Now not every beadlock wheel needs to be a multi-piece design. ICON Vehicle Dynamics recently released their Rebound PRO aluminum wheel that isn’t your traditional design beadlock wheel. The new Rebound PRO uses their patented InnerLock technology that utilizes a series of O-ring sealed bolts that are threaded radially on the inner side of the tire bead and essentially locks it into place against the wheel preventing the bead from coming unseated during extreme side loads. It’s a very unique design that doesn’t require constant re-torquing like conventional beadlock wheels and allows the wheels to be D.O.T. compliant due to their one piece nature.

An added benefit of this design is that the retention pins are strategically placed to provide maximum protection from damage on the trail since they’re located on the inside of the wheel itself and not on an outer face. The fact that these wheels also come in at a weight of 28 lbs. Means less unsprung weight and rotating mass to put unnecessary stress on your drivetrain. Combine this with a stout 3,200 lb. load rating and you’ve got a great “beadlock” option for weekend warrior off-roaders.

Method Race Wheels also has their own version of a bead retention system with their Bead Grip wheels available in the 701 to 707 design and color options. This wheel, like the ICON Rebound PRO, is intended for the weekend warrior who runs low tire pressures but doesn’t necessarily need a full fledged beadlock wheel. Although the Rebound PRO wheels do feature a mechanical locking method, the Method Bead Grip wheels feature “robust safety humps” on both inner halves of the wheel that are essentially channels for the tire beads to drop and seat into. To further minimize the potential for unseating the bead of your tire from the wheel when running low tire pressures, the Bead Grip wheels also feature a set of grooves that have been machined into the circumference of the wheel in the bottom of the safety humps. This design is intended to help keep the bead locked into place under extreme side load situations.

While this is a great wheel for the intermediate off-roader, we’d still recommend a traditional beadlock for extreme wheeling on advanced trails.

Now if you like the wheels you already have installed on your rig but want the benefit of a beadlock wheel, you do have an option. Coyote Enterprises has a boltless beadlock system that you can use with your existing rims with minimal modification. While this may seem like a new concept to you, internal beadlocks were invented around 1994 for use by the Swedish military and in 2005 Staun, now Coyote Enterprises, introduced them into the US.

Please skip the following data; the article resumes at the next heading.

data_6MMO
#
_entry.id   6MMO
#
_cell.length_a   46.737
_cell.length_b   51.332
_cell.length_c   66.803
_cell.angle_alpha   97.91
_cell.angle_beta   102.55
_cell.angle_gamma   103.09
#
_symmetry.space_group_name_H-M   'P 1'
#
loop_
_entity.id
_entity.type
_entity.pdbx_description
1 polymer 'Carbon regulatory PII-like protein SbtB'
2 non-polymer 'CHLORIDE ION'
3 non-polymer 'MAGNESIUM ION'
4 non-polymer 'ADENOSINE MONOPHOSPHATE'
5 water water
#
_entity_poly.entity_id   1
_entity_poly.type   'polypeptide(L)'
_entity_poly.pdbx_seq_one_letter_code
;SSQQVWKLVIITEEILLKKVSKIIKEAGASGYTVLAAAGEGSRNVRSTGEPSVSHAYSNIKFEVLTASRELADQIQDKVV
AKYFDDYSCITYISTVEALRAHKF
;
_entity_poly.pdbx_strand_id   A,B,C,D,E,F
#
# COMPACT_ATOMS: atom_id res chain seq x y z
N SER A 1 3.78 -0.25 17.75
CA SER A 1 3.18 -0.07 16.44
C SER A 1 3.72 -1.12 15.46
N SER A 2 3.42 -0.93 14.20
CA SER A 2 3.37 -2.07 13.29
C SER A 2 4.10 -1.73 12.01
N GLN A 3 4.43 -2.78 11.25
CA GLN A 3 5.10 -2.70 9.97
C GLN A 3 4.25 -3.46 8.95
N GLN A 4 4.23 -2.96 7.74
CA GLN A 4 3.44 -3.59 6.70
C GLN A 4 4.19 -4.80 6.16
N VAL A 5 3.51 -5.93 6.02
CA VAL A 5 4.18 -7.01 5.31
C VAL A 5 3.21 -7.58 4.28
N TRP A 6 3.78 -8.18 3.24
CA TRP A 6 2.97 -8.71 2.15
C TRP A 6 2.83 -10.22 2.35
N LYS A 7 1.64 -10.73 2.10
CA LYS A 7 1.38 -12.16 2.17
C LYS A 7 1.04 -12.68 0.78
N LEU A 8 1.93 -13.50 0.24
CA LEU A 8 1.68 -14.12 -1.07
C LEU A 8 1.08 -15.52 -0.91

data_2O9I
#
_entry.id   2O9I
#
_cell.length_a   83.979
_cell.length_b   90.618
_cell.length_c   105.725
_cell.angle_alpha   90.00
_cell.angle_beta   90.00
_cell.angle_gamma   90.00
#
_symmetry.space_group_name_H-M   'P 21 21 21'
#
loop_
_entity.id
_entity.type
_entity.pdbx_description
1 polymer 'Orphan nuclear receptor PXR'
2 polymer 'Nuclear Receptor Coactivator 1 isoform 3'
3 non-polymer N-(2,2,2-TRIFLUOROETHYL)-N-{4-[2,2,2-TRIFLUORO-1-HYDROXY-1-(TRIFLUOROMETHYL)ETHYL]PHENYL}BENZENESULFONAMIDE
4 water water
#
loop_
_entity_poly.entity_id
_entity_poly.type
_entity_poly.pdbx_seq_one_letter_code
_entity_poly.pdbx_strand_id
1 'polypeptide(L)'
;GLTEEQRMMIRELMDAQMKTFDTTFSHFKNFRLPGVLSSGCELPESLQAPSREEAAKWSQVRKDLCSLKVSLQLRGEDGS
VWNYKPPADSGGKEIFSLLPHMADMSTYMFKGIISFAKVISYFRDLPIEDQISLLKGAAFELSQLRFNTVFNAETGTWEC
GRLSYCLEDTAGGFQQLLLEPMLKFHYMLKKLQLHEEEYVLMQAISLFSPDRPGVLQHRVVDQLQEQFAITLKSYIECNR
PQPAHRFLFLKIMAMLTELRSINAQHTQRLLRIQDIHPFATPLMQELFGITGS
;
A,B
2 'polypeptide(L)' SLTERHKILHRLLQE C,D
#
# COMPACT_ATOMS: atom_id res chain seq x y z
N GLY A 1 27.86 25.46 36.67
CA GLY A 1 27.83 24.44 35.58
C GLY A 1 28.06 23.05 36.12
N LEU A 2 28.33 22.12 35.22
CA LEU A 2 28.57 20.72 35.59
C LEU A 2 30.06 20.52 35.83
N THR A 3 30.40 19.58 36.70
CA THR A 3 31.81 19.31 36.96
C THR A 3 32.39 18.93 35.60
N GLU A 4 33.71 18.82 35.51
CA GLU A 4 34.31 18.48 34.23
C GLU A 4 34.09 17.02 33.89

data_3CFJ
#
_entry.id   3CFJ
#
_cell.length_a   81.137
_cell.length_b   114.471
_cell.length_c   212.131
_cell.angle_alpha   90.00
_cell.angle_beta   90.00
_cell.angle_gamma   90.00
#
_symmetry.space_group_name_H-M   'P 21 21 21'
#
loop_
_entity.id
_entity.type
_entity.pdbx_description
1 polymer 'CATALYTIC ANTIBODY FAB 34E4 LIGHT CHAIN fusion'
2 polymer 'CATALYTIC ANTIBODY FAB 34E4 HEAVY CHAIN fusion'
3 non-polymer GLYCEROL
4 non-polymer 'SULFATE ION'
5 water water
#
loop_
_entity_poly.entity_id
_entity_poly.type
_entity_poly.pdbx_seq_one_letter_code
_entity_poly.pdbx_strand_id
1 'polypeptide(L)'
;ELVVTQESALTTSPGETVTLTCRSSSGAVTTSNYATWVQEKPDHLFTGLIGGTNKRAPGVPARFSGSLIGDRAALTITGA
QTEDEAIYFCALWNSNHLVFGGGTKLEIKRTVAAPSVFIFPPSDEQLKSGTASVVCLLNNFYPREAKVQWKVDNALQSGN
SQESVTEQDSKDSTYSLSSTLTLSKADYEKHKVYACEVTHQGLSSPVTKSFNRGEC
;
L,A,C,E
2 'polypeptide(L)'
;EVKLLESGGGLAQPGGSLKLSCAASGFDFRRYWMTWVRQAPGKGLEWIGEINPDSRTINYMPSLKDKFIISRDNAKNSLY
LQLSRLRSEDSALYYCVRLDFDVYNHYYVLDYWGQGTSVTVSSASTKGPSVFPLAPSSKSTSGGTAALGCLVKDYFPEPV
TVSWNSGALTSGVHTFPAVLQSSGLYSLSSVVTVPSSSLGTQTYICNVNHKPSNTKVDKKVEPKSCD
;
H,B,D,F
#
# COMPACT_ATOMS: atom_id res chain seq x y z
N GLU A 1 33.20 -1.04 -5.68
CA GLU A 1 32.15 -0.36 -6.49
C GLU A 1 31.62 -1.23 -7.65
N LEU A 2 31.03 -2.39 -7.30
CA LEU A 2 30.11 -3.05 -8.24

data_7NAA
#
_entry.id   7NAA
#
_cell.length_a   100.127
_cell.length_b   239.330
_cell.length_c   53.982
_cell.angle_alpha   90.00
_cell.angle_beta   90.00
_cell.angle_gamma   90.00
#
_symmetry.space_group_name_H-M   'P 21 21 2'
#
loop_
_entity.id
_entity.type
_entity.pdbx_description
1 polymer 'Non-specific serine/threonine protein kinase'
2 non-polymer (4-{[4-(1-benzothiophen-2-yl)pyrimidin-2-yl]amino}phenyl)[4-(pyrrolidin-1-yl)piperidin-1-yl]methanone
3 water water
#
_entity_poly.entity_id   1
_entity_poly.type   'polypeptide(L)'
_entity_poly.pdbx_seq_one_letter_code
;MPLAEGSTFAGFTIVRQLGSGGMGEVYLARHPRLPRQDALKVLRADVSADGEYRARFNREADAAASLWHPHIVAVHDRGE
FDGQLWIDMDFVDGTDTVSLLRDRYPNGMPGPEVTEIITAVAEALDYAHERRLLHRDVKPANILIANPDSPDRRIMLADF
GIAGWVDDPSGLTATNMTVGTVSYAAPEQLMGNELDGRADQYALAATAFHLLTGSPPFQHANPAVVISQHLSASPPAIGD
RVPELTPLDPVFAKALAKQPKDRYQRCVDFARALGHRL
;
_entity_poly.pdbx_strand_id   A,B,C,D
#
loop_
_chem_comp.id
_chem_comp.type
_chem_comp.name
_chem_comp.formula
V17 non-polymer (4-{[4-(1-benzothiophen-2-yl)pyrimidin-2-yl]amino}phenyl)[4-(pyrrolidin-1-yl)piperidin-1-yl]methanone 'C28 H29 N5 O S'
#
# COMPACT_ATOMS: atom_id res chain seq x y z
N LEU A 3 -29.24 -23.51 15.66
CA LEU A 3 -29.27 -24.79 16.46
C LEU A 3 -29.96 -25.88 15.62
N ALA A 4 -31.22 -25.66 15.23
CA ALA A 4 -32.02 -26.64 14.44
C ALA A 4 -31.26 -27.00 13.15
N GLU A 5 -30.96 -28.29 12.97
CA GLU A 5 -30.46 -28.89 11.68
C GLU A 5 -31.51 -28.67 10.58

How exactly does this system work? Essentially this is like having a tire within a tire. The Coyote Dual, Boltless, Internal, Pneumatic Bead Lock is an air bladder that you install inside of the tire and around the wheel. Once the tire beads are mounted on the wheel, you can inflate the bladder of the Coyote beadlock to 50 PSI, which then forces the bladder to take shape and force/pinch the tire beads against the rim. As stated previously, you do have to make some slight modifications to your wheel (drill an additional hole for the bladders valve stem), but other than that it’s a very simple process.

The Coyote Internal Pneumatic Dual Bead Lock systems are available to fit rim sizes from 14” to 17” in diameter and 7” to 10” wide, are 100% street legal, don’t affect wheel balance, and only add 6-7 lbs. weight to your existing tire/wheel package. Aside from the aforementioned features of this beadlock system, you also don’t need to worry about constant retorquing of beadlock bolts. If you needed an additional reason to consider these as your suggested beadlock option, the Coyote Boltless Beadlock system gives your rig limp flat ability. What does this mean? In the event you do get a puncture in your tire and lose all air pressure, this beadlock system will keep your tire on the wheel and allow you to limp off the trail or back to camp to make necessary tire changes or repairs. If you’re wondering how fast or far you can run on a flat tire with this system, Coyote claims that a user had run on a flat tire for 20 miles at 60 MPH. While the tire was destroyed, the beadlock system and wheel were still in good condition.

When you search for off-road beadlock wheels, don’t be surprised to Method Race Wheels at the top of the list. Their wheels are being used by some of the biggest names in motorsports by desert racers and rock crawlers alike. They’re considered to be some of the best beadlock wheels you can buy because of their quality solid aluminum A365, T6 heat treated construction, various finishes complemented by a number of design styles that give your rig a truly unique look. When you’re shopping for your wheels, be sure that you’re looking for their real beadlock wheels because they have some great looking simulated beadlock wheels at a much lower price point that don’t have the same function you’re looking for in the real deal.

Another powerhouse in the off-road beadlock wheel market is KMC and their beadlock wheels are one of our favorites in this list. Available in a variety of sizes, offsets, designs, and finishes, their real beadlock wheels are a favorite of off-road enthusiasts in both UTVs, Jeeps, and trucks alike. As pretty as they are, you might be hesitant to take them on the dirt, but rest assured that they are tough and can hold their own under extreme use without leaving you stranded.